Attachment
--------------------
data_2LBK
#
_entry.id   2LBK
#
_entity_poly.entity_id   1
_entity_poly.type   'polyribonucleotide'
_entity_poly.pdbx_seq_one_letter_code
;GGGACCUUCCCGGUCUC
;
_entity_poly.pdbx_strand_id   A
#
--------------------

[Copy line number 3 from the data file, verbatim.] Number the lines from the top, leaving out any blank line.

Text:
_entry.id   2LBK